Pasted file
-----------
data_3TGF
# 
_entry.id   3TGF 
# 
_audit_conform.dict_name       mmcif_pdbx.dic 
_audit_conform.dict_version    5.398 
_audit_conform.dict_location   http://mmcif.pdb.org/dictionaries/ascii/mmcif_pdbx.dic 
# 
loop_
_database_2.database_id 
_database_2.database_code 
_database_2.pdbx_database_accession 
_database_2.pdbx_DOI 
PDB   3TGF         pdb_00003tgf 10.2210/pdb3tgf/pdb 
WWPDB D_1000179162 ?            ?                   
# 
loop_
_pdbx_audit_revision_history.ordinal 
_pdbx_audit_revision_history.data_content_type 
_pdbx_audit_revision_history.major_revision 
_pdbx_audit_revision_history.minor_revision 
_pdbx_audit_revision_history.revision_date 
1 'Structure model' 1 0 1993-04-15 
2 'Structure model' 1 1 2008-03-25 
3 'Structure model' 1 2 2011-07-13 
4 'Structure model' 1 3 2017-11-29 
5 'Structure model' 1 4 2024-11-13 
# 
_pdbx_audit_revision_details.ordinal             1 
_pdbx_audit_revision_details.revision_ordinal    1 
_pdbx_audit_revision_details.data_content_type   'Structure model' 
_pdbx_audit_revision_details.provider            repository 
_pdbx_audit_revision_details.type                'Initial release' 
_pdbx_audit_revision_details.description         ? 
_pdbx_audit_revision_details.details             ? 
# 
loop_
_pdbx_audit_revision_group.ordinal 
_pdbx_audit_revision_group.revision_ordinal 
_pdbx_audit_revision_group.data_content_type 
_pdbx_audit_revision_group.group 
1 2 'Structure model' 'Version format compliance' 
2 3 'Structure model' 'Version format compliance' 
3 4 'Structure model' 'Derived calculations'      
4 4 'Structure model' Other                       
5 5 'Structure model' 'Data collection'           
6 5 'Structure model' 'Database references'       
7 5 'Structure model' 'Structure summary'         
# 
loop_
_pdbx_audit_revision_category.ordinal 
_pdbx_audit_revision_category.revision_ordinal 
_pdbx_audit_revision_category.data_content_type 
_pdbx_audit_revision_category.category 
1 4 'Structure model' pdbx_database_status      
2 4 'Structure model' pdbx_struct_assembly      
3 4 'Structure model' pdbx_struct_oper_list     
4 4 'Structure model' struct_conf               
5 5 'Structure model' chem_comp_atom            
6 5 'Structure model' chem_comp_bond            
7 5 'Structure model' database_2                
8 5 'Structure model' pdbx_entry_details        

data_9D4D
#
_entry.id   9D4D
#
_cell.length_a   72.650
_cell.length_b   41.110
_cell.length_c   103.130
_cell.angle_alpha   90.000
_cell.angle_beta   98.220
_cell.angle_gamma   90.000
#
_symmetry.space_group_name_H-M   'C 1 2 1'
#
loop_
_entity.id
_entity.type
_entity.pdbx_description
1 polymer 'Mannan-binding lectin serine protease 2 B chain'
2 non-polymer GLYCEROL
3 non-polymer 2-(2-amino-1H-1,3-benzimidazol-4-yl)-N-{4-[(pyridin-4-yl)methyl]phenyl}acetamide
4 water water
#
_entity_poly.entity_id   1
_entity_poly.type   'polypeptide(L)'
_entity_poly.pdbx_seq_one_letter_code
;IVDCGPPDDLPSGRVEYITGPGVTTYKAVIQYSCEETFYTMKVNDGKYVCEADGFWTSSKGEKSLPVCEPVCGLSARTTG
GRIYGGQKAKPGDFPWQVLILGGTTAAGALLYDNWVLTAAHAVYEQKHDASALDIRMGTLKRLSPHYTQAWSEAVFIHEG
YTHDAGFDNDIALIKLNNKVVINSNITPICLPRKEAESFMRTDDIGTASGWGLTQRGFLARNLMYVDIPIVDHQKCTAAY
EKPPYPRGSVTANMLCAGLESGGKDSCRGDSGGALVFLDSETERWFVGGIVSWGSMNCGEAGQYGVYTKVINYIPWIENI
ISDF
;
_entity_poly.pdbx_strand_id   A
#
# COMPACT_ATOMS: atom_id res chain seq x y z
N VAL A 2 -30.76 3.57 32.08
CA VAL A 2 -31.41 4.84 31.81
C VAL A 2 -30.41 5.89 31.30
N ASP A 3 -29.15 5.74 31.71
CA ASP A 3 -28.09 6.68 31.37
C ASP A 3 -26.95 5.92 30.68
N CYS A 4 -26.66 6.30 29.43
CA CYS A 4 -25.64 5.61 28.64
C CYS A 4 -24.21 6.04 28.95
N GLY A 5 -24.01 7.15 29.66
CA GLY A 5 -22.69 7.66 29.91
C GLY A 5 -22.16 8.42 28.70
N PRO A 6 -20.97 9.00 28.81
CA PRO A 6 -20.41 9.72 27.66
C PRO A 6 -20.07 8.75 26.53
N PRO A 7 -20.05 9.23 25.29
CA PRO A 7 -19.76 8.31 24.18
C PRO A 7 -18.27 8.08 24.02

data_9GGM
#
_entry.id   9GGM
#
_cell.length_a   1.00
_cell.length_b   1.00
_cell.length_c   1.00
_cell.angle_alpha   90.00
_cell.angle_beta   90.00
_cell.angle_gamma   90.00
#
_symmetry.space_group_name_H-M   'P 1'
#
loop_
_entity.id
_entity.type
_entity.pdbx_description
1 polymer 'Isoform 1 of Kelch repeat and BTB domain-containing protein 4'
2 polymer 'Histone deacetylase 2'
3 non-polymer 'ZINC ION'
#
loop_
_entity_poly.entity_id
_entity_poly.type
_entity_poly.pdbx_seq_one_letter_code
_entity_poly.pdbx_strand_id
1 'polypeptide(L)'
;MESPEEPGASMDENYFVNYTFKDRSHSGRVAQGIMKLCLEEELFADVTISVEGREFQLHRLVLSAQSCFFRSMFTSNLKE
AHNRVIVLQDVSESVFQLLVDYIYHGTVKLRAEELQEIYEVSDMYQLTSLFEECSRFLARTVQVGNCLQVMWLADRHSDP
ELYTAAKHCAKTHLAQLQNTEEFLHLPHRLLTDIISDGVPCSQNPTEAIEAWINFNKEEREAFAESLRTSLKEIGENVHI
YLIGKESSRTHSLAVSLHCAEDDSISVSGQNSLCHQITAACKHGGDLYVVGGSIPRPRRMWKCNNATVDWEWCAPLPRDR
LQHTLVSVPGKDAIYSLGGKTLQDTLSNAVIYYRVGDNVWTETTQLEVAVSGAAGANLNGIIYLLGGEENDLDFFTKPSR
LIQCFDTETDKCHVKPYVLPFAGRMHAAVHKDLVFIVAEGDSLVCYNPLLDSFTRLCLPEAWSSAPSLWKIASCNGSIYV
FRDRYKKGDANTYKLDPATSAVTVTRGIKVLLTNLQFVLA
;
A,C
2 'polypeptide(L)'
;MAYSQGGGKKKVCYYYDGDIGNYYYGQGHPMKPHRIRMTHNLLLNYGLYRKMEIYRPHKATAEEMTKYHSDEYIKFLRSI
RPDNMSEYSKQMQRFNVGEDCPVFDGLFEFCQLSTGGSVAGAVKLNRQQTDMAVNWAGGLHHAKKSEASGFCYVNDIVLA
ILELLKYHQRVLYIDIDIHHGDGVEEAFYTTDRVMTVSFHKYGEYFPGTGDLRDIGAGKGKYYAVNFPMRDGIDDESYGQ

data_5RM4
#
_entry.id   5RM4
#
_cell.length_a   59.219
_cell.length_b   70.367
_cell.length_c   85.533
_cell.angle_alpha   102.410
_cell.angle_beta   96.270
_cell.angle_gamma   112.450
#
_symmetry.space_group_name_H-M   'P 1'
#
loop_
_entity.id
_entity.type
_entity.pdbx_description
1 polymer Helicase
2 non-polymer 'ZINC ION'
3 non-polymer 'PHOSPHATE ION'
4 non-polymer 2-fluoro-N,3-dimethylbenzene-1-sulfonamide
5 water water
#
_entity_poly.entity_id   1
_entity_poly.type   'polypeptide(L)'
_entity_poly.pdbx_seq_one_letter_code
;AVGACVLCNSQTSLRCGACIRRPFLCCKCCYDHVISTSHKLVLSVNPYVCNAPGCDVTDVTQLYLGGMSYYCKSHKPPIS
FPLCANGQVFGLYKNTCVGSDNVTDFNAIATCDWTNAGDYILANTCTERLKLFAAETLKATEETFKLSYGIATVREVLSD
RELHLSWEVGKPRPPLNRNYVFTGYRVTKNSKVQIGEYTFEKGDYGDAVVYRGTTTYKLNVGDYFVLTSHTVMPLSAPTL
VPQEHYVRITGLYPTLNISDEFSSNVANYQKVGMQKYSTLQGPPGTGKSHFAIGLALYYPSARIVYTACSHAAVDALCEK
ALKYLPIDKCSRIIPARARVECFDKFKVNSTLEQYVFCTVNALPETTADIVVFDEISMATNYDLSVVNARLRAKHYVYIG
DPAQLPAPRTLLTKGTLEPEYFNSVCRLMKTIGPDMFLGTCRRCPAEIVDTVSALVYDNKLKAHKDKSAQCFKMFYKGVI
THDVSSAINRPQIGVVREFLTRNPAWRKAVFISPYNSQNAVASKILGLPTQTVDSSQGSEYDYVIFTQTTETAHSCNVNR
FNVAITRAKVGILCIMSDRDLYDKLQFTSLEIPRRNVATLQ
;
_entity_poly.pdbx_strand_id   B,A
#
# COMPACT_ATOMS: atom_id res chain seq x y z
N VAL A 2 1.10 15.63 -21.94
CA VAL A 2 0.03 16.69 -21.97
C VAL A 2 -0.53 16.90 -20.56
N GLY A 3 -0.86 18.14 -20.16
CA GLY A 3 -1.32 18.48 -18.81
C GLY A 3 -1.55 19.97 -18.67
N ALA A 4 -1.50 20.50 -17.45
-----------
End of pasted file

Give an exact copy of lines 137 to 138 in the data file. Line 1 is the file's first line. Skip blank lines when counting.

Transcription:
_entity_poly.entity_id
_entity_poly.type